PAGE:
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Lupus Nephritis

Hydroxychloroquine non-adherence linked to increased risks of flares, mortality in SLE

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Severe non-adherence to hydroxychloroquine (HCQ) is independently associated with the risks of an systemic lupus erythematosus (SLE) flare in the following year, early damage, and 5-year mortality, according to a study.

In the study, which included 660 patients, severe non-adherence was determined by measuring serum HCQ levels, with levels falling below 106 ng/ml or 53 ng/ml for HCQ doses of 400 mg/d or 200 mg/d, respectively. Out of the 660 patients included in the study, 7.3% (48 patients) exhibited severe non-adherence to HCQ treatment.

The researchers did not find any significant covariates associated with severe non-adherence, indicating that adherence issues were not limited to any specific demographic or medical factors. However, the study results found that severe non-adherence was independently associated with a substantially increased risk of SLE flares in the following year, as well as an accelerated increase in the Systemic Lupus Erythematosus Disease Activity Index (SLEDAI-2K) within the first 3 years (HR 1.92 at 3 years; 95% CI 1.05-3.50).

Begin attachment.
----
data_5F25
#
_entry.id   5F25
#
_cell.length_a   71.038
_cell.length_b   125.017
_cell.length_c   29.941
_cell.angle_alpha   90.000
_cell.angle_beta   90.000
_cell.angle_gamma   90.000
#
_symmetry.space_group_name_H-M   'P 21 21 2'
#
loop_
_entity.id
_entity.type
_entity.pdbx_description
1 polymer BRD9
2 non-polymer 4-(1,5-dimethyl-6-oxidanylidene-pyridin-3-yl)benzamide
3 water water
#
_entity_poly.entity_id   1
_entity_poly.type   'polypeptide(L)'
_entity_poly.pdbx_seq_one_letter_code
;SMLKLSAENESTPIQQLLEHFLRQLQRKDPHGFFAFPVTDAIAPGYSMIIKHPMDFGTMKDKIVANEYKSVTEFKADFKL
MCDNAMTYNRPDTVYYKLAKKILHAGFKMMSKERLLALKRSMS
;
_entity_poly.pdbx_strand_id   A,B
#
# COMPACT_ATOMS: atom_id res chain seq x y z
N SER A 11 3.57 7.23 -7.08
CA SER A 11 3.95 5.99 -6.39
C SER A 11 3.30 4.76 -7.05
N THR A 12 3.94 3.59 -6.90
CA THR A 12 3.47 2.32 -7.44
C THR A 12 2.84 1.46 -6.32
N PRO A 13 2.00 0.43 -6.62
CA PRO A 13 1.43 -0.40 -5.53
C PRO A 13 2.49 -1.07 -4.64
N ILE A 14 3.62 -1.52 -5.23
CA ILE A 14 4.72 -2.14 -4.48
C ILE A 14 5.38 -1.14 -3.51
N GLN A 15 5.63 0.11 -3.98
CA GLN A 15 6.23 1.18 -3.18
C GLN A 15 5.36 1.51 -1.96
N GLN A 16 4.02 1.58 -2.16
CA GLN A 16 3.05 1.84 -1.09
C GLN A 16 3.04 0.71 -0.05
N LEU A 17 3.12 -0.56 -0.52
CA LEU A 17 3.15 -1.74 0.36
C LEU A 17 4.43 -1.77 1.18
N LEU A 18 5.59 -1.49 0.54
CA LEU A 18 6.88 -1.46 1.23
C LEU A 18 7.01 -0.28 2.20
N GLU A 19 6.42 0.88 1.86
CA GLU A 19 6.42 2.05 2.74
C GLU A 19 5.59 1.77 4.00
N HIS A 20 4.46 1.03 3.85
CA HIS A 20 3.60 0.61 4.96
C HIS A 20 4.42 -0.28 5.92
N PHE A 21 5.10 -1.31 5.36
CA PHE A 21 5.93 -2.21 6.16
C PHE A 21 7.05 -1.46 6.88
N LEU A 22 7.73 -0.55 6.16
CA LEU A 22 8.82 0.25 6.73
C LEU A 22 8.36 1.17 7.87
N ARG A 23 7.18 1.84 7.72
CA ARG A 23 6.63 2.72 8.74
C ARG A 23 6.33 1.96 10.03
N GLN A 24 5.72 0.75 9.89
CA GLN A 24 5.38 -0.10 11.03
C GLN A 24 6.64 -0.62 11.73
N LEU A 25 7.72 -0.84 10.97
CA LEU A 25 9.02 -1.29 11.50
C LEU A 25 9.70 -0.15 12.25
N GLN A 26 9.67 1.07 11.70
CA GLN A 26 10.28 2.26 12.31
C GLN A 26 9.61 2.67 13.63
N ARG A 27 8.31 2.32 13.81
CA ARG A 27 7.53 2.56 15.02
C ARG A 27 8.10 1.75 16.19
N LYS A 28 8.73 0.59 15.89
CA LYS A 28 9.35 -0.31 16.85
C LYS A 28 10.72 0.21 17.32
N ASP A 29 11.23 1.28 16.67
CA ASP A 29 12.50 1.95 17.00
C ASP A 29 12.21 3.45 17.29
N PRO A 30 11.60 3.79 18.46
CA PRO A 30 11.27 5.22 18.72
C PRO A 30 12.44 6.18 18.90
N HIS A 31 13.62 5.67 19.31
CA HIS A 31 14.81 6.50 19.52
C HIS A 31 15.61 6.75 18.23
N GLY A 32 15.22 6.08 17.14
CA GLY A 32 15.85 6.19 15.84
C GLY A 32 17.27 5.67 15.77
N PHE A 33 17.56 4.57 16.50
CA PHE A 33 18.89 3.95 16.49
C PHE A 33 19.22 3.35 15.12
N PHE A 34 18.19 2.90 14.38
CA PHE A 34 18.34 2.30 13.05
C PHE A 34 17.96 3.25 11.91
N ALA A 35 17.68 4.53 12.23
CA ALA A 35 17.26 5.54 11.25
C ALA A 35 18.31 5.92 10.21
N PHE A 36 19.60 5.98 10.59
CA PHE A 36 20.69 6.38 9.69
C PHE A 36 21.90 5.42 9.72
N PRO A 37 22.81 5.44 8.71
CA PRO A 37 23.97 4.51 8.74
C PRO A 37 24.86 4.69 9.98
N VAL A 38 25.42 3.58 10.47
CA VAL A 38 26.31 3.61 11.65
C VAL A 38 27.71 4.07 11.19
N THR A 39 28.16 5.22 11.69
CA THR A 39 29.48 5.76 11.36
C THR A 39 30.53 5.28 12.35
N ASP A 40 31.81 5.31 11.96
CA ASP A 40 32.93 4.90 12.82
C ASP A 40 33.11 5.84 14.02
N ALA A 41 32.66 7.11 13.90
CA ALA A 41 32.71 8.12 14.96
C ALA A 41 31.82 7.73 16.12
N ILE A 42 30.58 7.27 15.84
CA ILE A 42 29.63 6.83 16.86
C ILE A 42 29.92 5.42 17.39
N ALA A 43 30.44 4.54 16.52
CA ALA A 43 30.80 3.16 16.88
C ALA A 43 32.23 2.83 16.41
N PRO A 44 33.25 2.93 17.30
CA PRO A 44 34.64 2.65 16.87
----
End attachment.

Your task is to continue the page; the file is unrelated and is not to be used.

Patients who exhibited severe non-adherence faced a 5-fold increase in mortality risk within the 5-year study period, with 3 out of the 11 recorded deaths attributed to severe HCQ non-adherence (crude HR 5.41; 95% CI 1.43-20.39).

Reference
Nguyen Y, Blanchet B, Urowitz MB, et al. Association between severe non-adherence to hydroxychloroquine and SLE flares, damage, and mortality in 660 patients from the SLICC Inception Cohort. Arthritis Rheumatol. 2023;doi: 10.1002/art.42645. Epub ahead of print. PMID: 37459273.

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